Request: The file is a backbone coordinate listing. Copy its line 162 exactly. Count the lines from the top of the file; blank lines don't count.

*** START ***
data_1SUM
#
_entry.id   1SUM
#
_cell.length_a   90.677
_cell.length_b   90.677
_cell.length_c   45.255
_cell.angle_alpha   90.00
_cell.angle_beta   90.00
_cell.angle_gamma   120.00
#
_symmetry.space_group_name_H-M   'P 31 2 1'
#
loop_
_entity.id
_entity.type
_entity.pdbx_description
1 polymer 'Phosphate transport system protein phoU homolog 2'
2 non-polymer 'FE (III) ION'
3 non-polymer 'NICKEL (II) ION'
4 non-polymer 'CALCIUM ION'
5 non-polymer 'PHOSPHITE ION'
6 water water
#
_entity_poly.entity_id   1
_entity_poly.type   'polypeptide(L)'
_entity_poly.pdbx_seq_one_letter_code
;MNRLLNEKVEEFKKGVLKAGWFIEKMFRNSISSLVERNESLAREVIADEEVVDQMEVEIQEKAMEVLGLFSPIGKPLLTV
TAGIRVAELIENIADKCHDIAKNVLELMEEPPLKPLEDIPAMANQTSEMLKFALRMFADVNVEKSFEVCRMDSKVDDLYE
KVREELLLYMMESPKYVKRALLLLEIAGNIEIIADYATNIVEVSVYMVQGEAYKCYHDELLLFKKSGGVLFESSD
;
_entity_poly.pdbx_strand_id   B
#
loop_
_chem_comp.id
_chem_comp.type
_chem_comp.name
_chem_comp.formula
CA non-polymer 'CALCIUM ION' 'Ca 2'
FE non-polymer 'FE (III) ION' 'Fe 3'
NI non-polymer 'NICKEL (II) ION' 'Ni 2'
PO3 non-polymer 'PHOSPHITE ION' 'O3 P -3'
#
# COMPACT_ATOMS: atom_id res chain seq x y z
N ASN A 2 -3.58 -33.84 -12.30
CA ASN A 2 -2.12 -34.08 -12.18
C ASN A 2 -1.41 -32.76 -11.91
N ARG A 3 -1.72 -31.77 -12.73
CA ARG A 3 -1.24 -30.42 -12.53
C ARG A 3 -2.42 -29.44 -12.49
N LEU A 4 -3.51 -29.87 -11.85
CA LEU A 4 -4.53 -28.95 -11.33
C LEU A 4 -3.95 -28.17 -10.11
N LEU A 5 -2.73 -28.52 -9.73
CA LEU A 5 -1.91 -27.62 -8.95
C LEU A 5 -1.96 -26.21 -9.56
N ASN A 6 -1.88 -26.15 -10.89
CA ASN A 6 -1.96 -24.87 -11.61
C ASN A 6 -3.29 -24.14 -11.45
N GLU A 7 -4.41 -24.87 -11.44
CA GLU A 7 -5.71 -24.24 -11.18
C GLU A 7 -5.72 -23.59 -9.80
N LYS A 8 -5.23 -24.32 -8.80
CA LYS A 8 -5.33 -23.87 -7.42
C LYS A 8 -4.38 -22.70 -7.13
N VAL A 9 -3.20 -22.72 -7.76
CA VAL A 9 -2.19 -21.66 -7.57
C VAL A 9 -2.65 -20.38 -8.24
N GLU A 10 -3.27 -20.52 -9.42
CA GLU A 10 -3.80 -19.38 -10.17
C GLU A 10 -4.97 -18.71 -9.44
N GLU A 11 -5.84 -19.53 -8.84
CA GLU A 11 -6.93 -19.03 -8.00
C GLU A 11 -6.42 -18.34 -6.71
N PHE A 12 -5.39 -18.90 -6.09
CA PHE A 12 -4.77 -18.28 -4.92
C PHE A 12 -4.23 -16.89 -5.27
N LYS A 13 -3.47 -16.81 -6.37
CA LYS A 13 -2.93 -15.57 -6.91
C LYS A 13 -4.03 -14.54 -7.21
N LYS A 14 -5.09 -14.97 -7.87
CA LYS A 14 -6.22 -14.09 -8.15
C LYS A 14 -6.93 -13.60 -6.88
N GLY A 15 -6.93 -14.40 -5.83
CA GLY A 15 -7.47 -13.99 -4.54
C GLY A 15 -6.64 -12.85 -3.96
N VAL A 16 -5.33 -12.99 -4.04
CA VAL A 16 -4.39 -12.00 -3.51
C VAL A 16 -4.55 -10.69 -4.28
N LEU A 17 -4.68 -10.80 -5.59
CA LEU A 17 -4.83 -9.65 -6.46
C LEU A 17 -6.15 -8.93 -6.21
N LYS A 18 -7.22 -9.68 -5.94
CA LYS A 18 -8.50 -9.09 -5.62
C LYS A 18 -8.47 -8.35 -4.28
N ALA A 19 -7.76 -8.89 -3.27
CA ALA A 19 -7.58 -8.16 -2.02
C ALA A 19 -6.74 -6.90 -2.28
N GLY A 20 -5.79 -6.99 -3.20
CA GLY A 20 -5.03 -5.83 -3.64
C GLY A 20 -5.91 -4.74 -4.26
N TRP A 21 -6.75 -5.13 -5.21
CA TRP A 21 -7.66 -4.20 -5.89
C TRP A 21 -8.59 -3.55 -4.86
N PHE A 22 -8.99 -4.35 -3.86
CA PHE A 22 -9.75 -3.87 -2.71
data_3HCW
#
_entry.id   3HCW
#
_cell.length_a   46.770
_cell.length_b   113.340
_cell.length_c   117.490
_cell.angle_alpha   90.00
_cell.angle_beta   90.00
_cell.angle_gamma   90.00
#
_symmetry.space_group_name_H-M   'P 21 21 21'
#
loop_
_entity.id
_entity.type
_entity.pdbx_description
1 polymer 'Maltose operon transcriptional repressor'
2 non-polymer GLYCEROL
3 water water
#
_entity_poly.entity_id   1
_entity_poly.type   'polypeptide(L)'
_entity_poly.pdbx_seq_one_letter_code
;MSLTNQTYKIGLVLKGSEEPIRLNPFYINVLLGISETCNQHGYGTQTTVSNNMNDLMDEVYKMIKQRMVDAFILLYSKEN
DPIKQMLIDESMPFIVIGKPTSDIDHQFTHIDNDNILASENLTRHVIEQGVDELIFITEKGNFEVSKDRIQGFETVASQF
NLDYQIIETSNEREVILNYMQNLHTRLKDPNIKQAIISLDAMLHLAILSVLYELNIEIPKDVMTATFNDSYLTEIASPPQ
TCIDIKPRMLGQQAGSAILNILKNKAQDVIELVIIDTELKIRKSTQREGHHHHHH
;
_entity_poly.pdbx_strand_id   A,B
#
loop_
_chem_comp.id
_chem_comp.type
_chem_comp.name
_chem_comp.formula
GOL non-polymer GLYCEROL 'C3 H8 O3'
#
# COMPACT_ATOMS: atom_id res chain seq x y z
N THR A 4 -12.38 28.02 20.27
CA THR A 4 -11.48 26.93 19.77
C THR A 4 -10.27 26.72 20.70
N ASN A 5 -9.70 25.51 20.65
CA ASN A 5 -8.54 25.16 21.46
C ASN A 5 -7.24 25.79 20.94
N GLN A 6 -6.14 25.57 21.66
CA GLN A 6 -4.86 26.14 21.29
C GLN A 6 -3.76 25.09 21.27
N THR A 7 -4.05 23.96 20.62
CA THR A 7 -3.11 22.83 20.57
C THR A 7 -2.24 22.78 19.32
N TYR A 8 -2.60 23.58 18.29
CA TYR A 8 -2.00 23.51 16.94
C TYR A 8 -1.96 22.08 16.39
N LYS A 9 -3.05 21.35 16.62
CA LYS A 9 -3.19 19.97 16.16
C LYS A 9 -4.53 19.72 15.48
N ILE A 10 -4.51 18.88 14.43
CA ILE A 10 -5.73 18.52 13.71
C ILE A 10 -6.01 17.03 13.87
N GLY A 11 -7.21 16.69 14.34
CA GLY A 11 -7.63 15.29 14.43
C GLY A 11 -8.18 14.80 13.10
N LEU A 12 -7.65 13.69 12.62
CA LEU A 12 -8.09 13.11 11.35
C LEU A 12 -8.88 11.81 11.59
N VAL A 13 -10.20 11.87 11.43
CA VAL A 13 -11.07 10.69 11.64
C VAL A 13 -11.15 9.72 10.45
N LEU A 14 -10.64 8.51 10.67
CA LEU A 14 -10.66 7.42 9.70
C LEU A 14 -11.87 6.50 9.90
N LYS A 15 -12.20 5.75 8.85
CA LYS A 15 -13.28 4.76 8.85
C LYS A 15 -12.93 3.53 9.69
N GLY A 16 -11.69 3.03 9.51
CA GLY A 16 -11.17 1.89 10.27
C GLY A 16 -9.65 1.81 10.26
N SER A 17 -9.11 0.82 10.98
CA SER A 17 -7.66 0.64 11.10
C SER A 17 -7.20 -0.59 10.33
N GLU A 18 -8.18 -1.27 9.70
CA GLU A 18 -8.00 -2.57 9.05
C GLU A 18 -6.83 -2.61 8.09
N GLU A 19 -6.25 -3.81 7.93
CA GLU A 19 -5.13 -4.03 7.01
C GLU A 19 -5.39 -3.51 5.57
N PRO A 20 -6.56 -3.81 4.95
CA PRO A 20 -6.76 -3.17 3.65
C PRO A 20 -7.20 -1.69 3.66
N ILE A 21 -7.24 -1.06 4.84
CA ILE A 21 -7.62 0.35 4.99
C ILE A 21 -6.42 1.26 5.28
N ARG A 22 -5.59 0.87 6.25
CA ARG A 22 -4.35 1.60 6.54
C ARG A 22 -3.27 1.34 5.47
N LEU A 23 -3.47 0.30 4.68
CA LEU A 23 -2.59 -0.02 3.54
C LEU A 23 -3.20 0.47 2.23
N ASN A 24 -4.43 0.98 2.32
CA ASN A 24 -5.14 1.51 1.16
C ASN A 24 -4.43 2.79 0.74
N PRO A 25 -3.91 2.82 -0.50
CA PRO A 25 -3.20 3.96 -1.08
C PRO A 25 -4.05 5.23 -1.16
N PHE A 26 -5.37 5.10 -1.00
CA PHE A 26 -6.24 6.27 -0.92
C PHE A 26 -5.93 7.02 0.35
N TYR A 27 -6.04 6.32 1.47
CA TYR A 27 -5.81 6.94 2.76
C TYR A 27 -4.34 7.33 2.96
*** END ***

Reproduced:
CA LYS A 9 -3.19 19.97 16.16